Kim Townsend Runner on trail in newton running shoes
Coach Kim Heading into #globalrunningday

3. You are able to run longer distances.

In 2012, Camille, SBR Fun Events Director, tried her hand at jogging for the first time after having a few babies. She recalls stumbling along the neighborhood trail path, which was lined with street lamps. "I couldn't sprint the entire length of those lights—I had to pause, regain my breath, and walk a little," she explains.

In 2014, she returned to running on a more regular basis, and her cardiovascular system improved to the point where she could run from the first to the last streetlight on the trail path without stopping.

New runners, according to Coach Kim & Camille, should start with a run/walk interval and celebrate every time they reduce their walking interval and raise their running interval. You might set a goal to go even further once you've worked up to a consistent run.

Coach Kimberly suggests selecting one run per week as your long run. If you want to go further, gradually increase the distance of that one weekly outing—for example, from two to three miles, four to five, and finally more if you want.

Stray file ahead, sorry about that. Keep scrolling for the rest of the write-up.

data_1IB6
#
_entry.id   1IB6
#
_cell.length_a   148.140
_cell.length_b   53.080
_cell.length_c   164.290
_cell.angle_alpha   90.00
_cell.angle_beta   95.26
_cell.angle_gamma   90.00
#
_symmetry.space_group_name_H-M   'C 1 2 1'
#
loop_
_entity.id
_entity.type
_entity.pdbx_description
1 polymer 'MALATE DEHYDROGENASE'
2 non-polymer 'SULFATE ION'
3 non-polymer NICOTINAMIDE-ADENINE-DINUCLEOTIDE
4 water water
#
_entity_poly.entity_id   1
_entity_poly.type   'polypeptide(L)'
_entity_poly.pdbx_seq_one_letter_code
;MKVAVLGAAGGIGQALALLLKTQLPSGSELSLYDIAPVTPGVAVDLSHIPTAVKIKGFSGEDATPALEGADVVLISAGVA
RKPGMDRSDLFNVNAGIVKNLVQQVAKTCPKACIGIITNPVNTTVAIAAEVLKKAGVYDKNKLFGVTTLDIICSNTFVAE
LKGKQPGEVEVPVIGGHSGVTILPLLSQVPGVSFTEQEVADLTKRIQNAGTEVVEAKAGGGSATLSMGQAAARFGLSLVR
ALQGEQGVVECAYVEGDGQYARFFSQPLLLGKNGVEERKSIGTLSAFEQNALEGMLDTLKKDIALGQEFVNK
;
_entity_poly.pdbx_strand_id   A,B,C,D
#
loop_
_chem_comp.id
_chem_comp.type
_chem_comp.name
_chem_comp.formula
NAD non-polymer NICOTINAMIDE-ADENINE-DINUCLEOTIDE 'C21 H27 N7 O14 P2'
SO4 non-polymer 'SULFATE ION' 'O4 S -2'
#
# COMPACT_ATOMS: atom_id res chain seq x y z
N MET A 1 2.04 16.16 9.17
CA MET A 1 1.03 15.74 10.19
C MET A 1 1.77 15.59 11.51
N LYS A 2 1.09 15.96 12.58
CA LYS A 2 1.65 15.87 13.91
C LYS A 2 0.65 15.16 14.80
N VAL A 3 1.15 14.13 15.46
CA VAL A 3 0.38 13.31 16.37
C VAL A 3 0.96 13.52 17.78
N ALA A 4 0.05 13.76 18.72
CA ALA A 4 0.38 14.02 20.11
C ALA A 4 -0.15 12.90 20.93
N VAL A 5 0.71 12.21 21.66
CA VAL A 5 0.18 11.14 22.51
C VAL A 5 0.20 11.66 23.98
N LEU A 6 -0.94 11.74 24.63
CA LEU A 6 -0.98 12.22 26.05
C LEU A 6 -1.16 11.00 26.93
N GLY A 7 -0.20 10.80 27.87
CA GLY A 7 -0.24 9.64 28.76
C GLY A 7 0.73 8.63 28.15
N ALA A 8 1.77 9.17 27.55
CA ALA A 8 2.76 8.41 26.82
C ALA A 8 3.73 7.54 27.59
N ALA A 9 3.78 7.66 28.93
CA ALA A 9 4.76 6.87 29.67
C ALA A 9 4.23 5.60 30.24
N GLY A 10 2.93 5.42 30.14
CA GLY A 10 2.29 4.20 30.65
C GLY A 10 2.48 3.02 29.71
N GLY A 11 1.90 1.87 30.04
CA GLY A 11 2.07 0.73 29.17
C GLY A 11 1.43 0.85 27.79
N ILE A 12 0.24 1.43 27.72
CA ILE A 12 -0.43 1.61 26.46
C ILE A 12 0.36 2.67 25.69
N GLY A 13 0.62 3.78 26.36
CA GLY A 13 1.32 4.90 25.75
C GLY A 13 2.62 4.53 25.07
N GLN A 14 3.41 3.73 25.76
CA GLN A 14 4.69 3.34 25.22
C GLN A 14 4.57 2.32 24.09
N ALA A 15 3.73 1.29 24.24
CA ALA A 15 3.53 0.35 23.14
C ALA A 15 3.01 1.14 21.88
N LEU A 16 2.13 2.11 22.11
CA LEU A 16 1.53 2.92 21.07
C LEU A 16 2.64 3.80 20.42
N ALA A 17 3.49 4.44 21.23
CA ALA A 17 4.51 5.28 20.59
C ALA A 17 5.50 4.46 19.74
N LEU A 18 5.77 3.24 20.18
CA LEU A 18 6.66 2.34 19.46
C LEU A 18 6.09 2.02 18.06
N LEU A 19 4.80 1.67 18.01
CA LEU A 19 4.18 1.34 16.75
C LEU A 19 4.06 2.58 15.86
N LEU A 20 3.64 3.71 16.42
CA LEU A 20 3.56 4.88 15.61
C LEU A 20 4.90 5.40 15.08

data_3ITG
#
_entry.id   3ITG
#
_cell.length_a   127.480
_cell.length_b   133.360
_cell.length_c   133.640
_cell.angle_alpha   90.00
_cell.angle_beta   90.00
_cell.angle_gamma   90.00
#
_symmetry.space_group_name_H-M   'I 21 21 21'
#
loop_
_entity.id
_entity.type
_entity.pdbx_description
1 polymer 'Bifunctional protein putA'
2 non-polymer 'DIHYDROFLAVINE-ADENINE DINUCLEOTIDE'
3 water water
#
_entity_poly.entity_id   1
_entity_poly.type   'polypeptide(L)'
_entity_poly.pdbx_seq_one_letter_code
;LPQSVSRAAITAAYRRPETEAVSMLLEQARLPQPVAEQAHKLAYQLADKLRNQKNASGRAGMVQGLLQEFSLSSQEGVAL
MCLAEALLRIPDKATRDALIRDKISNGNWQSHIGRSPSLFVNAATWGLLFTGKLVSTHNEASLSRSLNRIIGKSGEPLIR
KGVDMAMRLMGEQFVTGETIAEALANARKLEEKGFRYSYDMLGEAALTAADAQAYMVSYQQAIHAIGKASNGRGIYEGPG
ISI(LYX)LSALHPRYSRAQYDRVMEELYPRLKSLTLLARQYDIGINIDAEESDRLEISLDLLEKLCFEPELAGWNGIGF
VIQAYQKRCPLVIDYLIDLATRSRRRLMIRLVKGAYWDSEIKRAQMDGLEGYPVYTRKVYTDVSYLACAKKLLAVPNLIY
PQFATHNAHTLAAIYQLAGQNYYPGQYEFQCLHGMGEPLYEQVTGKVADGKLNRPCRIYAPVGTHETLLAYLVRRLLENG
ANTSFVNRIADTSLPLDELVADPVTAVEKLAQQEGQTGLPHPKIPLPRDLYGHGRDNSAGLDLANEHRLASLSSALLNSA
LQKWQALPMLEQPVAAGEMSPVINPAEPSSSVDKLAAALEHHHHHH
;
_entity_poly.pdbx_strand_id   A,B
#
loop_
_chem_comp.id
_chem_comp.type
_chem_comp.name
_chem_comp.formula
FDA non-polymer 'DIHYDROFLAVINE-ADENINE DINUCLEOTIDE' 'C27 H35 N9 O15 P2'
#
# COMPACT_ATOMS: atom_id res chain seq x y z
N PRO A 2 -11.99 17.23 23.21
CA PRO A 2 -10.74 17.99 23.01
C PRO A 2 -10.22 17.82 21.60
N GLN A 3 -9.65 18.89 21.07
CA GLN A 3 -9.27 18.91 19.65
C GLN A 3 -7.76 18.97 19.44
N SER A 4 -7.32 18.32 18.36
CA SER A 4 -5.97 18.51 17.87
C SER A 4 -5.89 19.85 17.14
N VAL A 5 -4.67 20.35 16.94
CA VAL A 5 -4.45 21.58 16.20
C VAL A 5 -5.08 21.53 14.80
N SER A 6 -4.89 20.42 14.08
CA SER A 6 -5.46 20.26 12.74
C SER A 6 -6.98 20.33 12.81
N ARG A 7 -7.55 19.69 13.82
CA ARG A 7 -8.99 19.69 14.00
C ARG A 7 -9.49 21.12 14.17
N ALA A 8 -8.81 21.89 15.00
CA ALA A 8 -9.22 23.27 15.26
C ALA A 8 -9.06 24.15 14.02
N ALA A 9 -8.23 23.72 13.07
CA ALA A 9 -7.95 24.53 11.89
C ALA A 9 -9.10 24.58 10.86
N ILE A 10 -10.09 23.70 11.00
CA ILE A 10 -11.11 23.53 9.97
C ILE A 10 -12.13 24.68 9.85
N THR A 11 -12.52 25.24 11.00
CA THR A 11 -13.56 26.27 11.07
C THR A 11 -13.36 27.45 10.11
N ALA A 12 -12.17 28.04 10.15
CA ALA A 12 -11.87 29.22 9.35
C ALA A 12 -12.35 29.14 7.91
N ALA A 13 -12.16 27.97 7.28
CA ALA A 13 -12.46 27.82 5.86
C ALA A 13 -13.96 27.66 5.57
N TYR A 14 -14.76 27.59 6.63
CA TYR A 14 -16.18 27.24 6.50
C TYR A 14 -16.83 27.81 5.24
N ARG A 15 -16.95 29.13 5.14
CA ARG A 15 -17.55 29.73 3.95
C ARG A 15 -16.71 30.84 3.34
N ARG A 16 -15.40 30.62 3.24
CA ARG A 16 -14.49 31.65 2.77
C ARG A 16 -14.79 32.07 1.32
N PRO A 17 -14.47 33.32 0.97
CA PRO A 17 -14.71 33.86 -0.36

Even if your pace isn't changing, the fact that you're putting in more kilometers is a sign that your run game is improving. Warning-Increase no more than 10% at a time, max 1/2-1 mile, for super beginners.

4. Week by week, you can run more.

Running is such a high-impact sport that adding too much too soon can lead to injury. However, progressively increasing your strength and resilience is an indication that your muscles, tendons, and joints are responding.

If you've been running two days a week for a few weeks, Townsend suggests adding a third and seeing how your body reacts. You can then build up to four or even five if you desire. Simply aim to raise your overall weekly mileage by no more than 10% at a time, which may mean shortening each day at first.

Tracking your training is one technique to ensure that you don't burn out. You can track your distance using digital logs on sites like Fit Bit, Garmin Connect, Strava, or TrainingPeaks, but it's also vital to pay attention to how your body feels. If you go through your logs frequently, you'll start to find patterns in how you feel, how much your body can endure, and how far you've come, says Townsend.